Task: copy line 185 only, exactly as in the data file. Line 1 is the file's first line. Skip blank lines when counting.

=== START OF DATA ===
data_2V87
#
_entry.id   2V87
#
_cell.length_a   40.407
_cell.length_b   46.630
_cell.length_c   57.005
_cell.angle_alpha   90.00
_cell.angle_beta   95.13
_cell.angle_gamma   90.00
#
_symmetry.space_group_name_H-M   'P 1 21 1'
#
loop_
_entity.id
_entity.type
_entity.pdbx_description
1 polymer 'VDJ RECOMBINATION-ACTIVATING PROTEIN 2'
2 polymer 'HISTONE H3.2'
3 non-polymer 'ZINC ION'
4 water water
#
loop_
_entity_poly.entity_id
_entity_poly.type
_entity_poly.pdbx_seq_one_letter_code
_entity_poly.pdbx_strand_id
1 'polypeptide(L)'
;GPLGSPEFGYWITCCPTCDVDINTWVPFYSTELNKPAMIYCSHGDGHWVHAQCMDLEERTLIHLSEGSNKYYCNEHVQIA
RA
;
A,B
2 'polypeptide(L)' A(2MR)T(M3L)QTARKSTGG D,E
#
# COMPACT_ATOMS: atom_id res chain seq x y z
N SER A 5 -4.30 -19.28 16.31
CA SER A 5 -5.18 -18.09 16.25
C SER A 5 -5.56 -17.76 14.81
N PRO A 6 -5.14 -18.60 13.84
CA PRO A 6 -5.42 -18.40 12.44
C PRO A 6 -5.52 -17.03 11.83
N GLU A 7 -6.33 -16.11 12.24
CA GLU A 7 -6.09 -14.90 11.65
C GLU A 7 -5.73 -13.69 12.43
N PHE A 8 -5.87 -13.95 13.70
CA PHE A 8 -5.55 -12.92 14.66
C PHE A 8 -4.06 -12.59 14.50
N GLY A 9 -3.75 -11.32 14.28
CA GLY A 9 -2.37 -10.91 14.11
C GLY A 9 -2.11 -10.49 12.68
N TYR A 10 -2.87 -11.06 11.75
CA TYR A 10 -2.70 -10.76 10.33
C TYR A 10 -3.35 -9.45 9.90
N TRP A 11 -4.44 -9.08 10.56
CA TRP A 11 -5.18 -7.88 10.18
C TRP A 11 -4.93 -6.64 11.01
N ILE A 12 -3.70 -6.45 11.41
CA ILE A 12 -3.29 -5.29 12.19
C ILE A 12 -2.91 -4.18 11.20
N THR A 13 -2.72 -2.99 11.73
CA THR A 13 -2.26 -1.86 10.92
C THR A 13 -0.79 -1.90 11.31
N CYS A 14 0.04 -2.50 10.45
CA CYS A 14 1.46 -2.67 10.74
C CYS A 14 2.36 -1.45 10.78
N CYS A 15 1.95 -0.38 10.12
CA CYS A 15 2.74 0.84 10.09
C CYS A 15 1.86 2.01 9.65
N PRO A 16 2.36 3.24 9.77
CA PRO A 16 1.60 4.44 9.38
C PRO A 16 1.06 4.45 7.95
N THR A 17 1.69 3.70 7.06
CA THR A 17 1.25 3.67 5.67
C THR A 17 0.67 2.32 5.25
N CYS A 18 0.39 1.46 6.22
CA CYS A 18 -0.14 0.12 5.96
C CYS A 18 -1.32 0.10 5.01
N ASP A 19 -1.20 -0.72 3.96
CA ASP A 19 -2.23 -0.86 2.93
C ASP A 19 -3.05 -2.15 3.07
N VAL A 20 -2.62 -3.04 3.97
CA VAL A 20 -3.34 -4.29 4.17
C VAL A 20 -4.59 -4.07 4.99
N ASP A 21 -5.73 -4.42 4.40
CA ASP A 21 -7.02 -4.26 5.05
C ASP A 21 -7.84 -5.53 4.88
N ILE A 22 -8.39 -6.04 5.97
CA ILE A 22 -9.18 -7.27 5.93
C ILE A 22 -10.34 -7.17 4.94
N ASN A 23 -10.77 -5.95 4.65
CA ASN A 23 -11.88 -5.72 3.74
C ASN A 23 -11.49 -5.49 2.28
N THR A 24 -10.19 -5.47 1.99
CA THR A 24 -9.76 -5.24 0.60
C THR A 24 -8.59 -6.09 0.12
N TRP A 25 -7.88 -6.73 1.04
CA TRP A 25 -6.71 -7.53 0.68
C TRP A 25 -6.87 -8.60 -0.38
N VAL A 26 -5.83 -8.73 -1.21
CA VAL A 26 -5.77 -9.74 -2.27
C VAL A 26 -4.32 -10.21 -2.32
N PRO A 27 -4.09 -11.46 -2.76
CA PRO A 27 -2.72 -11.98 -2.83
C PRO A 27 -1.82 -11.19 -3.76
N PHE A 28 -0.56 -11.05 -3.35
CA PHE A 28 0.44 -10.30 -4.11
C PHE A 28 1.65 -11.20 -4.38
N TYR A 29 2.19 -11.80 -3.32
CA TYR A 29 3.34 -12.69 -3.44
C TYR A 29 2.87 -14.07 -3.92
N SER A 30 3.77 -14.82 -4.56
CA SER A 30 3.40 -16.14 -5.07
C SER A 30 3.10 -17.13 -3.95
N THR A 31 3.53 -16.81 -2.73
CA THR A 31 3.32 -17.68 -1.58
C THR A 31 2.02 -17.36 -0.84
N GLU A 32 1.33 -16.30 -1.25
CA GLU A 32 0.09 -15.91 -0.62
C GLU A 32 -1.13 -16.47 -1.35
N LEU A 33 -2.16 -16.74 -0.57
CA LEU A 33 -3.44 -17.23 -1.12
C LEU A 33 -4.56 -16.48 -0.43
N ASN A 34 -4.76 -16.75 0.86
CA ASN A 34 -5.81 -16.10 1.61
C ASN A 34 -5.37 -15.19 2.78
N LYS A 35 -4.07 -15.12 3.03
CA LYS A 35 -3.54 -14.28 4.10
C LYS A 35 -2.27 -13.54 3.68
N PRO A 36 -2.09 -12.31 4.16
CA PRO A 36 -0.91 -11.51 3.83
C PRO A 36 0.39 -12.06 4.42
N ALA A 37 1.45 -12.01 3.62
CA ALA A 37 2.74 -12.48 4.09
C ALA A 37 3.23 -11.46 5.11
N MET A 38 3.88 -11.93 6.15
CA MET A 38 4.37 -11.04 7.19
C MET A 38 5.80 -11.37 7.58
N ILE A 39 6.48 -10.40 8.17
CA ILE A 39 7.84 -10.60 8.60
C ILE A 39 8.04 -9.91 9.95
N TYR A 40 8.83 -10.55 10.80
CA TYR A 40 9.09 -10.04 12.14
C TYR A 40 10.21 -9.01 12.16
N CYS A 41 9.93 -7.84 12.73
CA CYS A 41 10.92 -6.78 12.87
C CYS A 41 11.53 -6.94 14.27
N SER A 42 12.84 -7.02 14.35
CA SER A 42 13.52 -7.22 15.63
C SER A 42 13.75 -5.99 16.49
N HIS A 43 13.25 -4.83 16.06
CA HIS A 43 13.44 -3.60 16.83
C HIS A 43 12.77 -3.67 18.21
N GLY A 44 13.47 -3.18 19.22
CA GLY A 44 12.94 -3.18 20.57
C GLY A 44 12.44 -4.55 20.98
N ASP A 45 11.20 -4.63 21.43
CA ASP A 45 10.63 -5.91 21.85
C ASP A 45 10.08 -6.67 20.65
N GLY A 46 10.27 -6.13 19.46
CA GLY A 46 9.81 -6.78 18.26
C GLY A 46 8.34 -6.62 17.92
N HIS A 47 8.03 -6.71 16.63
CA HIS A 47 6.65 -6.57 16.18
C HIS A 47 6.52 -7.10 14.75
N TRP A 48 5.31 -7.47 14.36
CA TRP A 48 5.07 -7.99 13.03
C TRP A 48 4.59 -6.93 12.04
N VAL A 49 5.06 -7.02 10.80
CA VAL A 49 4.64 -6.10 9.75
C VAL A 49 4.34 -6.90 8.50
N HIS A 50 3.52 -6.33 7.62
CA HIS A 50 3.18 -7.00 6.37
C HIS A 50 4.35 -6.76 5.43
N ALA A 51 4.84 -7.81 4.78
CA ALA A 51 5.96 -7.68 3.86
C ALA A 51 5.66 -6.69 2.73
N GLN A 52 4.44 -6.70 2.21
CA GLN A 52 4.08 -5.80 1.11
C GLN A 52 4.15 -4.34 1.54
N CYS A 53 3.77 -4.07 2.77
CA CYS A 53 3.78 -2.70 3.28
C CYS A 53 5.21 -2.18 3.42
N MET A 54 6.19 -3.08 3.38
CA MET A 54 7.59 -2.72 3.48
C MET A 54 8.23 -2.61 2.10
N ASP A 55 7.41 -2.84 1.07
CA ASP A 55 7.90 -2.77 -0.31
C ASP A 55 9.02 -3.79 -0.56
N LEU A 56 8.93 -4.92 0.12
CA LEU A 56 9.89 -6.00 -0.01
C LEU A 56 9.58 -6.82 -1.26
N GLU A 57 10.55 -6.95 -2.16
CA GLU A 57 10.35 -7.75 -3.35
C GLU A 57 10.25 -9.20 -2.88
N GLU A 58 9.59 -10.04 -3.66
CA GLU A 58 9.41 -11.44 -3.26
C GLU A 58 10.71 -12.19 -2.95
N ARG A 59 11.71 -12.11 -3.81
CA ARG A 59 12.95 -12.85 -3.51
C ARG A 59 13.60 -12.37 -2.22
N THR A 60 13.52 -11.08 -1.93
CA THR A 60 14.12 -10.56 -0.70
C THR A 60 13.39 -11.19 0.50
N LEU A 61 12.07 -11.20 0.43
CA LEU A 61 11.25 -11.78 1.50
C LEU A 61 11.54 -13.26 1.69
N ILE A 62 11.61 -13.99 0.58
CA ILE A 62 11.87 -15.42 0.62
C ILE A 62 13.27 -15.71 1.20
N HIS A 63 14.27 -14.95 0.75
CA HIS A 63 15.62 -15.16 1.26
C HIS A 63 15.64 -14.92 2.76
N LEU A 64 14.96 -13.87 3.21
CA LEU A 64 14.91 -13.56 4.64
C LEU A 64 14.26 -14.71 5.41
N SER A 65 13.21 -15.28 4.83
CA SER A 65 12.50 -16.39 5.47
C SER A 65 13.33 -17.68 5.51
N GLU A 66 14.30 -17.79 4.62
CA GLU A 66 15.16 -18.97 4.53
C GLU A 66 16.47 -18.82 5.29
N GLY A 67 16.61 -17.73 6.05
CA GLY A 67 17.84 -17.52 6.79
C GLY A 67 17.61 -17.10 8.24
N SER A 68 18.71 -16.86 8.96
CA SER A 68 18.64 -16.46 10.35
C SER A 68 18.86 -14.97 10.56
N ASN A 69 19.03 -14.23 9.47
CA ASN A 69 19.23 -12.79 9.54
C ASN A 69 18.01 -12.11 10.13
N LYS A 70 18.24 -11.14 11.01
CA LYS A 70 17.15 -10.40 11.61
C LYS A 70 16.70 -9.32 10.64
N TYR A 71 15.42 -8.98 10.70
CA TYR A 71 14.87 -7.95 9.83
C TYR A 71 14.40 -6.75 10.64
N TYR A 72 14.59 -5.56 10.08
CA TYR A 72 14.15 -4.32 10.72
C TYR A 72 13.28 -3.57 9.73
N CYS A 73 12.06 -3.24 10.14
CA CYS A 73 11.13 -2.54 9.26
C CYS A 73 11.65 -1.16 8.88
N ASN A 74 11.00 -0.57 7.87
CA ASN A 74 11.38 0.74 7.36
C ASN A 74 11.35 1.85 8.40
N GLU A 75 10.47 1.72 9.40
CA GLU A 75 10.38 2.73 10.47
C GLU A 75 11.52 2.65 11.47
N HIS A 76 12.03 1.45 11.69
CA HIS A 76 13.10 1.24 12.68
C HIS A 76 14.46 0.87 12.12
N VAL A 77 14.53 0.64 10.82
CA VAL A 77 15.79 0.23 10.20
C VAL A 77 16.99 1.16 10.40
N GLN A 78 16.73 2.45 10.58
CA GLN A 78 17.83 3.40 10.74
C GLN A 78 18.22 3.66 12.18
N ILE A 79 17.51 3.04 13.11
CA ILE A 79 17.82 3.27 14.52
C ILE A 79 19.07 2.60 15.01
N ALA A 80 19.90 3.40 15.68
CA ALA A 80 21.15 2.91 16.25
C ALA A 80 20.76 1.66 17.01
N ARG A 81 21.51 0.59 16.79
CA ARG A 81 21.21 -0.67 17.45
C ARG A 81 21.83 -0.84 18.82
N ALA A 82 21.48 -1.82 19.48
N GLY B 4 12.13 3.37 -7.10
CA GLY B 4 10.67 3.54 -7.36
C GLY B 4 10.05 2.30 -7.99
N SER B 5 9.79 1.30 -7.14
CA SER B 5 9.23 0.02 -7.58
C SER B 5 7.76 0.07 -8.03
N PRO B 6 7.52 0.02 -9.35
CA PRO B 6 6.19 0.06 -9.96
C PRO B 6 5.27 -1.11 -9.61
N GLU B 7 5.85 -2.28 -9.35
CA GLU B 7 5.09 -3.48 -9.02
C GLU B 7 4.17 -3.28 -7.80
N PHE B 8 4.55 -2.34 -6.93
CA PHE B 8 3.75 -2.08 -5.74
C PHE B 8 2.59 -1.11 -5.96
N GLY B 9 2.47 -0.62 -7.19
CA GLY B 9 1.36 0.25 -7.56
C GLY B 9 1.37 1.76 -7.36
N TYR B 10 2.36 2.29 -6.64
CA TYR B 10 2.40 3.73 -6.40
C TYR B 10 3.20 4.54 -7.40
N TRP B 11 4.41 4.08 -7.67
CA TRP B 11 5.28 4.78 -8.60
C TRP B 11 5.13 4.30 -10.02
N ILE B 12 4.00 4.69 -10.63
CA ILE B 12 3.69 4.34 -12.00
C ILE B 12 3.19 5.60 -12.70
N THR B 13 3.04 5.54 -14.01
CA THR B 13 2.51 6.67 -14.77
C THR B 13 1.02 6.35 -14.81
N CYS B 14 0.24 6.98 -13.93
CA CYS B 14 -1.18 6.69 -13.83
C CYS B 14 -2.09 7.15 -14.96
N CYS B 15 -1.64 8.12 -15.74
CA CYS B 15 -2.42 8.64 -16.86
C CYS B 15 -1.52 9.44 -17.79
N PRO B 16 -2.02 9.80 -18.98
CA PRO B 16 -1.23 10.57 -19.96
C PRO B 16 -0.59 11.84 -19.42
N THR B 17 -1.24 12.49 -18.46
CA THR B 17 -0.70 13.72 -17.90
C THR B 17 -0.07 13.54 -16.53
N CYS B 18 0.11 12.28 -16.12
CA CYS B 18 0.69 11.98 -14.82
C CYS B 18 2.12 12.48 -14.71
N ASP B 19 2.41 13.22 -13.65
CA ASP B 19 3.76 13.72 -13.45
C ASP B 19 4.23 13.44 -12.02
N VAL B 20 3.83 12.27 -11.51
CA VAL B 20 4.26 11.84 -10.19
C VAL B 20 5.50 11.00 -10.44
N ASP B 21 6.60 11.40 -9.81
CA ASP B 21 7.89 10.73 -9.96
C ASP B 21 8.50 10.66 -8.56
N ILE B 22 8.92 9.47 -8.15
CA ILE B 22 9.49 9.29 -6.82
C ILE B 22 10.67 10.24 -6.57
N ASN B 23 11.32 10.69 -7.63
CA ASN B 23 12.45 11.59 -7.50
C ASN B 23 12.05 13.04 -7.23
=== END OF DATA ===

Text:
C MET A 54 8.23 -2.61 2.10